Supremes question both sides on P2P claims
WASHINGTON — Showing both concern and skepticism for each side’s claims in Tuesday’s oral arguments, the justices of the U.S. Supreme Court seemed to seek clarification and a middle ground in the dispute over illegal online file-sharing.
The case, which pits movie and music companies against peer-to-peer software distributors Grokster and StreamCast Networks, is the first direct challenge to the court’s 1984 Sony Betamax decision, which held that makers of video recorders could not be held liable for any copyright infringement committed by users mainly because VCRs were capable of “substantial non-infringing uses,” as the court wrote.
Whether P2P makers should similarly be exempted is the question at the heart of the case. Attorney Richard G. Taranto, representing defendants Grokster and StreamCast, argued they should be for the same reason, noting that legitimate P2P use is rapidly developing.
But plaintiffs’ attorney Donald B. Verrilli Jr. told the court that “copyright infringement is the only use” of P2P software, which he described as “an intentionally built-up infringement machine.” Any non-infringing use, he said, was mostly “theoretical.”
While not appearing to agree with that assessment, the justices focused more on trying to get Verrilli to provide a clear and workable standard for his claim that the defendants were not protected by the Sony Betamax decision. “It’s not clear to me what your test is,” said Justice Anthony M. Kennedy. “Would any non-infringing use still not protect?” he asked.
“The test is whether this is a business that is substantially unrelated to infringement,” Verrilli responded. “The numbers are relative.” He added: “There is no commercially significant non-infringing use” of P2P.
“But there could be,” said Justice Ruth Bader Ginsburg. Other justices then tried to pin Verrilli on defining a point at which infringing use surpasses non-infringing use enough to void protection under the Sony Betamax decision.
Justice David Souter pressed Verrilli, saying such a point was vital. “Otherwise, how will inventors know in advance whether they’ll be sued because their product might be used in some part for infringement?” Souter said.
“I’m starting a new business,” Justice Antonin Scalia said. “How much time do you give me to allow the lawful use to overtake the unlawful use?”
Justice Stephen G. Breyer compared P2P technology to historical innovations such as the Gutenberg Bible and the photocopier. “It could be in each of those instances that there will be vast numbers of infringing uses that are foreseeable,” Breyer said.
Implicit in the justices’ questions was a desire to get a firm legal definition of “substantial non-infringing use” from an industry insisting it did not apply to the defendants’ product. None of Verrilli’s answers, nor any from U.S. Solicitor General Paul D. Clement, who later argued in support of the plaintiffs, seemed to satisfy the justices.
Not that Taranto fared much better. Justices grilled him on why his clients should not be held liable for inducing copyright infringement. Ginsburg specifically asked Taranto why Grokster and StreamCast were any different from Napster, the P2P network that the recording industry successfully sued for copyright infringement.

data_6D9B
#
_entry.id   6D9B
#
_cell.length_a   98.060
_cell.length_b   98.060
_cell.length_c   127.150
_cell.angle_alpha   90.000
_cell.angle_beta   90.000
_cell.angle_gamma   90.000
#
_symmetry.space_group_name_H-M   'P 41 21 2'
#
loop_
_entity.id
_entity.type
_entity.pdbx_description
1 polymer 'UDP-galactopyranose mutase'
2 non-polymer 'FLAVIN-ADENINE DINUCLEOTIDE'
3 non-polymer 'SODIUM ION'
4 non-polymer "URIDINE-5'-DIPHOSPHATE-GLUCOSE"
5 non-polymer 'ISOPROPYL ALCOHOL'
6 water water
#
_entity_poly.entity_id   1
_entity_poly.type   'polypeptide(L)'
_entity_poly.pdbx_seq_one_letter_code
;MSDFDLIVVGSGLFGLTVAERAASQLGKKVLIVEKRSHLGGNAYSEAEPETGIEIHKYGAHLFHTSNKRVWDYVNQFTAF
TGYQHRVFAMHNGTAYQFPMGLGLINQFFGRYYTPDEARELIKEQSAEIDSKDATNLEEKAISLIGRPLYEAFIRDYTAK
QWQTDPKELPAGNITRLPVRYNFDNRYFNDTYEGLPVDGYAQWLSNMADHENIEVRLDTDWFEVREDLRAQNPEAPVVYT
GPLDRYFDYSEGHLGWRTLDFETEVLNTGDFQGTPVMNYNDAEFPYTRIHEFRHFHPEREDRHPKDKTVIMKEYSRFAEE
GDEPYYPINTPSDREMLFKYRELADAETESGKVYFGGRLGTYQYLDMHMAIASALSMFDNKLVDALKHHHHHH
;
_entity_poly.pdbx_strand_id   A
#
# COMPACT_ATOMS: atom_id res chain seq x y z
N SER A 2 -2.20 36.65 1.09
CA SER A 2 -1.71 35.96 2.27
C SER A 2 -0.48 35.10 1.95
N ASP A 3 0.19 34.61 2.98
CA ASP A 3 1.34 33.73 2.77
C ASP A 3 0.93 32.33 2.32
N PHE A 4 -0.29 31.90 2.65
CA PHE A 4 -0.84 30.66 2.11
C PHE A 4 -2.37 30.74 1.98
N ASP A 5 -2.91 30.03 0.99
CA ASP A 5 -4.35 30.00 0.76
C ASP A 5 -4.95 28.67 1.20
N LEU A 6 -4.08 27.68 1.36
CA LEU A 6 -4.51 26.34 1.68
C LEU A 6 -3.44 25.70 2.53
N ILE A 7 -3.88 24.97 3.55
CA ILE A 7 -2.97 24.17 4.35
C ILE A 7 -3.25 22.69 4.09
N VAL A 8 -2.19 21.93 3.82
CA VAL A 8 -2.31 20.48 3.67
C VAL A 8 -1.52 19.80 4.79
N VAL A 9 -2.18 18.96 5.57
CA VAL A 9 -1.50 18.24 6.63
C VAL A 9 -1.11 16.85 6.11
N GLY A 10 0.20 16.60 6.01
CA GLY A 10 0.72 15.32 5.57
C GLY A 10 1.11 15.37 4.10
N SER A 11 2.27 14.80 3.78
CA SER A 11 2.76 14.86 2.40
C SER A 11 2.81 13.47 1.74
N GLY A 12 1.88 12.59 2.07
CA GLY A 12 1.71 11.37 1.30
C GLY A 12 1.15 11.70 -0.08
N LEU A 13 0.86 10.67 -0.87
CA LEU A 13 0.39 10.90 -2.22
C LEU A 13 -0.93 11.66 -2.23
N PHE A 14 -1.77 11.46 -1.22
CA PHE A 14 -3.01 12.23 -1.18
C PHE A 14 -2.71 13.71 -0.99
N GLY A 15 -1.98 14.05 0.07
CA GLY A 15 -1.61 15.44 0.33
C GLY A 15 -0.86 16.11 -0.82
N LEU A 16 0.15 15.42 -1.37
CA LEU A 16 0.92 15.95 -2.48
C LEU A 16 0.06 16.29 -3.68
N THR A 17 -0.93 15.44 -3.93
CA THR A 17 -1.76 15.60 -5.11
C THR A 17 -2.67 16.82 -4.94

“Napster helped people find files for copying,” Taranto explained. “That was a classic case of contributory infringement based on specific knowledge” that users were trading unauthorized content.
“Why isn’t this a classic case of willful ignorance?” countered Souter, echoing a main point the studios have repeatedly made, that the defendants have tried to avoid responsibility by turning a blind eye to what users of their software are doing.
Unlike Napster, Grokster and StreamCast are decentralized — they do not have servers helping users to find copyrighted material. “Didn’t your clients decentralize solely to get around the Napster ruling?” Scalia asked.
Ginsburg once more returned to the issue that dominated most of the questions. Acknowledging the Sony Betamax decision’s key point that technology capable of “substantial non-infringing uses” should be protected, she observed, “Sony Betamax also goes on for another 13 pages,” in which, among other things, the decision calls for a balance between “effective, and not merely symbolic, protection of copyright” and “the rights of others freely to engage in substantially unrelated areas of commerce.”
“You can’t just isolate one sentence and say we have a clear rule,” Ginsburg added. She then touched on a factor that could figure prominently in the court’s decision on the case, noting that the principal use of the Sony video recorder was for “time-shifting” — taping a show for personal viewing later — which constituted a large part of “substantial non-infringing use.” She advised Taranto that he had not yet convinced her of how P2P software possessed similar demonstrable use.
Afterward, representatives from both sides said they were encouraged by the arguments.
“The justices asked very good questions, and I’m certain that if the facts are closely examined, we will win,” said Michael Weiss, CEO of StreamCast.
“The Supreme Court asked exactly the right question: How do we protect the next innovator if he has to get Hollywood’s permission?,” said Fred von Lohmann, senior staff attorney for the Electronic Frontier Foundation, which has done much of StreamCast’s legal work.
“I’m cautiously optimistic,” said Andrew Lack, CEO of Sony BMG Music Entertainment. “The (oral argument) process is to slap around both sides, but I got no sense that the Supreme Court will affirm the (lower court decision in favor of defendants), so that’s a win for us.”
Though some analysts believe the court will likely remand the case in some fashion, few were willing to make any predictions. The court is expected to issue a decision by summer.